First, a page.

This Is What Tesla Autopilot Sees


This Is What Tesla Autopilot Sees

Tesla vehicles have been making strides in innovation as one of the safest cars in the industry, and one of the features attributing to that is Tesla Autopilot. As the name suggests, the autopilot feature will spot any potential hazards and brake the car automatically. This significantly reduces the chances of an accident, but the feature still has its limitations.

The Tesla Autopilot feature can see anything moving in front of or behind the vehicle. This makes it capable of performing multiple driving tasks safely, including changing lanes and stopping quickly in front of crash hazards that the driver didn’t see.

The following article is a more detailed description of what the Tesla Autopilot can and cannot see. It also includes a description of the different types of hardware the autopilot feature uses and how they can help keep you safe while driving.

How Well Does Tesla Autopilot See?

To see everything going on around it, all Tesla models come equipped with multiple cameras placed all around the vehicle. The typical Tesla model has cameras stationed at the following vehicle locations:

  • The front and back of the vehicle
  • To the left and right of the vehicle
  • The vehicle’s dashboard

Some models might have more or fewer cameras on them depending on how new or old it is, and the type of hardware they use follows the same suit. There have been four different versions of hardware created over the years, with each one being more advanced than the last.

Autopilot Hardware Version 1: Limited Vision

All Tesla models that were built and released before September 2014 had no autopilot features. They did have front and back cameras that allowed the driver to see what was going on around them. But they had no technology that would automatically brake the vehicle if a hazard was passing by it.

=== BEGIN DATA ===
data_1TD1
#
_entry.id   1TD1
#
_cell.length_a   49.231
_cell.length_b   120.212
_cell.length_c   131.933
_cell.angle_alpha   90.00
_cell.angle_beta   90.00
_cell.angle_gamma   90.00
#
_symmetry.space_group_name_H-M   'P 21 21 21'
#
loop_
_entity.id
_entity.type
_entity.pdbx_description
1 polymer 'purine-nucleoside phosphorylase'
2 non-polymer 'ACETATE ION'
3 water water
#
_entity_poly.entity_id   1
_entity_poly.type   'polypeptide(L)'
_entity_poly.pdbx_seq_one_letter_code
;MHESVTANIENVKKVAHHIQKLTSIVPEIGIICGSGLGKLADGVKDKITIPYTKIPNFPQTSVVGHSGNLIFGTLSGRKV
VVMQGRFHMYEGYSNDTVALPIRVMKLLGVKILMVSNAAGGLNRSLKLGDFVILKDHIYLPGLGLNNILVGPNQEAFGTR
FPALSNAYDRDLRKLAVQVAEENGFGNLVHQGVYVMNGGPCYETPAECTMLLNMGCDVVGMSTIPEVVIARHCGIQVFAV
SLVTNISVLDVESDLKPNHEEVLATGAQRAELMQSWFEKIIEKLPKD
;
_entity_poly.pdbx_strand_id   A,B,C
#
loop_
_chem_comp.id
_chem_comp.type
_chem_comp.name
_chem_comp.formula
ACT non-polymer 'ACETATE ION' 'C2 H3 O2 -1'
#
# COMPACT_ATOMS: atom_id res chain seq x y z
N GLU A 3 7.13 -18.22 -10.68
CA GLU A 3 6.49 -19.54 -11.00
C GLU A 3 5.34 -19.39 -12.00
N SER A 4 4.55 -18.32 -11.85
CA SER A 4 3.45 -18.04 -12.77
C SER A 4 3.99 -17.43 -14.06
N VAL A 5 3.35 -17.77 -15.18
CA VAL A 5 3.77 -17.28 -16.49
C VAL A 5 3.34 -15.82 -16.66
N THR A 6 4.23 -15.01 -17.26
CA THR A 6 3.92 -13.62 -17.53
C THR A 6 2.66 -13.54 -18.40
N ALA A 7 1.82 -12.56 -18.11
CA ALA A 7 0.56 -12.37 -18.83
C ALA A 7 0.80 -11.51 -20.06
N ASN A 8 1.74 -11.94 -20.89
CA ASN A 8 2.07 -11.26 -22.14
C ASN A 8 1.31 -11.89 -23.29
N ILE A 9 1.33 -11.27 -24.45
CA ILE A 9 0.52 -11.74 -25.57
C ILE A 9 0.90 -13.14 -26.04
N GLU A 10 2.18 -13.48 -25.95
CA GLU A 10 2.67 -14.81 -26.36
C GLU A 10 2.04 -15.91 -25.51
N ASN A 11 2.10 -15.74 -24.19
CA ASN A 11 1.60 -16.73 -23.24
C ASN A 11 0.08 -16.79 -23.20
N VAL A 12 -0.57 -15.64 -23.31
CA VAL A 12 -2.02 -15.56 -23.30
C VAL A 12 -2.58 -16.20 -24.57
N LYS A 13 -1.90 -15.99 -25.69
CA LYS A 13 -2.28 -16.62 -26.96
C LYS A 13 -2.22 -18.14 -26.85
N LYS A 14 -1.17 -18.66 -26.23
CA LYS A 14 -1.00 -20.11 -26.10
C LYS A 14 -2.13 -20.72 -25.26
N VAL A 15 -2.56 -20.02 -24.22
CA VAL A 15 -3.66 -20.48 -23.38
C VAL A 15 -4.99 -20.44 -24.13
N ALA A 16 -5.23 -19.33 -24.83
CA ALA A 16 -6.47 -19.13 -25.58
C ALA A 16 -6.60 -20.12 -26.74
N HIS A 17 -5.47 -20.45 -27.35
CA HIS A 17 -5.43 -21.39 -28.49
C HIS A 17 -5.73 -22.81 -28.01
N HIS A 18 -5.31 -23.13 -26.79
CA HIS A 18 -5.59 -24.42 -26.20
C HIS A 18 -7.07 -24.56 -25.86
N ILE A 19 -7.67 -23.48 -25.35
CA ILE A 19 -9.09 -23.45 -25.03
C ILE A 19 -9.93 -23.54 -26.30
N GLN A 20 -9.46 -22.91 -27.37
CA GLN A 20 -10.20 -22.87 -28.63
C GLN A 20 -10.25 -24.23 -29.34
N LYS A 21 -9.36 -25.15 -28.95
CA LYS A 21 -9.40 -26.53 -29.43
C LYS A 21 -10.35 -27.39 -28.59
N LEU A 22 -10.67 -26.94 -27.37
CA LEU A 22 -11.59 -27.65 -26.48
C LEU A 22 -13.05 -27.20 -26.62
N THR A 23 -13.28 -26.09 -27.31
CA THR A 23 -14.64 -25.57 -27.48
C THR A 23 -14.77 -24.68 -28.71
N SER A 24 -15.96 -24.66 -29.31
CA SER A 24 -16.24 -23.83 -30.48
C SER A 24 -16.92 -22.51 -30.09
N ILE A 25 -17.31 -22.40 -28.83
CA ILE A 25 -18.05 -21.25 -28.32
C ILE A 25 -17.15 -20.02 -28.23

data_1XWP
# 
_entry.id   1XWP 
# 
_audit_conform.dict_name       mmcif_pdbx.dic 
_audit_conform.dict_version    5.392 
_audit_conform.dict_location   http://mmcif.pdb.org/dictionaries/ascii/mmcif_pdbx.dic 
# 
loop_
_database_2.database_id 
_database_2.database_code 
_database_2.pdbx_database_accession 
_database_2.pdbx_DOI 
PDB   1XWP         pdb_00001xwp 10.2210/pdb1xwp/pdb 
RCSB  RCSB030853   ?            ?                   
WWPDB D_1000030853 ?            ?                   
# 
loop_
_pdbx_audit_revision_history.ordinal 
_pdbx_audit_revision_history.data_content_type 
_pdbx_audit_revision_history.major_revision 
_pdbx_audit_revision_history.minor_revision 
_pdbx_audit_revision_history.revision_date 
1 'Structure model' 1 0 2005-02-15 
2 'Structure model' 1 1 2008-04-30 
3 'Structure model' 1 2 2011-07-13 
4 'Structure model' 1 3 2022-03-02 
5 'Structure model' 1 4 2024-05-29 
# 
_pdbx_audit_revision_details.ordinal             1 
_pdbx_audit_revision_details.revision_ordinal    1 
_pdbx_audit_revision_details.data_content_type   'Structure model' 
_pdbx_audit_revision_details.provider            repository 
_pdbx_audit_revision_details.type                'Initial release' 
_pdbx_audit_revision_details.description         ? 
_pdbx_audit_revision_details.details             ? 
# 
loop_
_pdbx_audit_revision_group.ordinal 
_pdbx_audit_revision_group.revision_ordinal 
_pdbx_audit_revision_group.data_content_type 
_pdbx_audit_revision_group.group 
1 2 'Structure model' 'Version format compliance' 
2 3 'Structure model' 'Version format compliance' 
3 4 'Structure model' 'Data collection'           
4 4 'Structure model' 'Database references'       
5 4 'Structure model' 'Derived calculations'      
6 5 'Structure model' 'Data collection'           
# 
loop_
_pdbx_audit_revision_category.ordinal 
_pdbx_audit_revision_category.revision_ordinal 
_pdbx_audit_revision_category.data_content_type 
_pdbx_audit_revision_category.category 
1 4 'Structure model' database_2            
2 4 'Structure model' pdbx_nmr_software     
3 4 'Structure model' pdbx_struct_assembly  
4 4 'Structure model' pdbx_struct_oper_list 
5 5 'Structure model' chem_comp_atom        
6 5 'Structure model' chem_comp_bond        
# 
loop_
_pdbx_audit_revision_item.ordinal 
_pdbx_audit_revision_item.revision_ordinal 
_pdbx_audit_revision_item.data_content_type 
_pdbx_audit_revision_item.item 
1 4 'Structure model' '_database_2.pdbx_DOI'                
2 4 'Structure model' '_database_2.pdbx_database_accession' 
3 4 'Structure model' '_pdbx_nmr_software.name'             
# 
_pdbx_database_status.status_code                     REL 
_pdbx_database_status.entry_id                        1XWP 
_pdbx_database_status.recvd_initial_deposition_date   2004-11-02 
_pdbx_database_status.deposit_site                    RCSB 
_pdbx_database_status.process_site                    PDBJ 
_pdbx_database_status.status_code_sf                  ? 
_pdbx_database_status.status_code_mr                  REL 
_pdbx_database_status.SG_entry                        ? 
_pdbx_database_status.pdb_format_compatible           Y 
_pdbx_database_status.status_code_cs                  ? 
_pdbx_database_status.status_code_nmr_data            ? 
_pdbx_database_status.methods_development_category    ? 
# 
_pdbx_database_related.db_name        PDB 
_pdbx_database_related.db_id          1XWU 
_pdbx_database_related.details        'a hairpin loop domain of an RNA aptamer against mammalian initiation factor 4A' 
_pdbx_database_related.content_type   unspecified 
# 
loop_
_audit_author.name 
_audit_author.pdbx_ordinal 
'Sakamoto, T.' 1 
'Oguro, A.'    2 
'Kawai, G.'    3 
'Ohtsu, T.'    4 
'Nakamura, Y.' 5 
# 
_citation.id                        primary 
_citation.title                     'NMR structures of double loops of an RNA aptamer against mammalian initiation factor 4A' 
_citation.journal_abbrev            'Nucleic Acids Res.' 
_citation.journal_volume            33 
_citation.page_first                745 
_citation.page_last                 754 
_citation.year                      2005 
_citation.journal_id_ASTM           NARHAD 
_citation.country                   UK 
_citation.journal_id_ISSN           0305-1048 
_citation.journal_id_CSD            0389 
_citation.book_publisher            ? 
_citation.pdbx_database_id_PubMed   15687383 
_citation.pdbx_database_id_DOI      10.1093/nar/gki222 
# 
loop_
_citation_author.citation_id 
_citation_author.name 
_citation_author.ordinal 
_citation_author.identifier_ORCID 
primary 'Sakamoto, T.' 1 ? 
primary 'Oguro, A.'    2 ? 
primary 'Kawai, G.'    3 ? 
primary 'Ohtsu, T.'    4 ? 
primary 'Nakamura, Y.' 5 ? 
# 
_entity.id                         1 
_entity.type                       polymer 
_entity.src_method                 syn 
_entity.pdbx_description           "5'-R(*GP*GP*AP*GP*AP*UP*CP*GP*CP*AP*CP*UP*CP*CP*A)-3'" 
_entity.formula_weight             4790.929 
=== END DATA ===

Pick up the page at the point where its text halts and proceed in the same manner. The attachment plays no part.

The camera quality wasn’t great, but it wasn’t awful either. You could see what was going on in front of it, the video just looked a little pixelated.

Autopilot Hardware Version 2: Responding To Visual Hazards

The first Tesla models that had some version of autopilot hardware were released between September 2015 and October 2016. The vehicle still had a front and back camera, but only the front camera had the autopilot hardware embedded. This meant the vehicle could only brake automatically if a hazard appeared in front of it. It would keep the vehicle from rear ending a car in front of it, but nothing else.

The camera quality stayed pretty much the same with this version, but this, along with autopilot safety, would greatly improve over the next few years.

Autopilot Hardware Version 3: Better Vision From Every Angle

The autopilot system on the Tesla models built between October 2016 and August 2017 included massive strides forward for autopilot hardware. It jumped from using only two cameras to using eight cameras. The eight camera hardware is still used today, but only on the more high-end models.

There was a slight upgrade to the hardware between version 3 and version 4, the final version. All of the camera radar systems prior had a range of 525 feet, but Tesla upgraded it to have a range of 558 feet between August 2017 and March 2019. This upgrade propelled the hardware to the almost fully self-driving Tesla we have today.

Lastly, the camera quality improved tremendously. The video was much clearer and crisper, and you could see the finest details of what was happening around the vehicle. This carried over into the final version of the autopilot hardware, along with another big step forward.

Autopilot Hardware Version 4: The Latest Autopilot and Visual Hardware

This version of the autopilot hardware is on all of the Tesla models produced today. It can see what’s going on around the vehicle from all angles and prevent the vehicle from hitting a hazard from any side, if necessary. It can even do menial driving tasks, such as changing lanes or stopping at stop signs and red lights.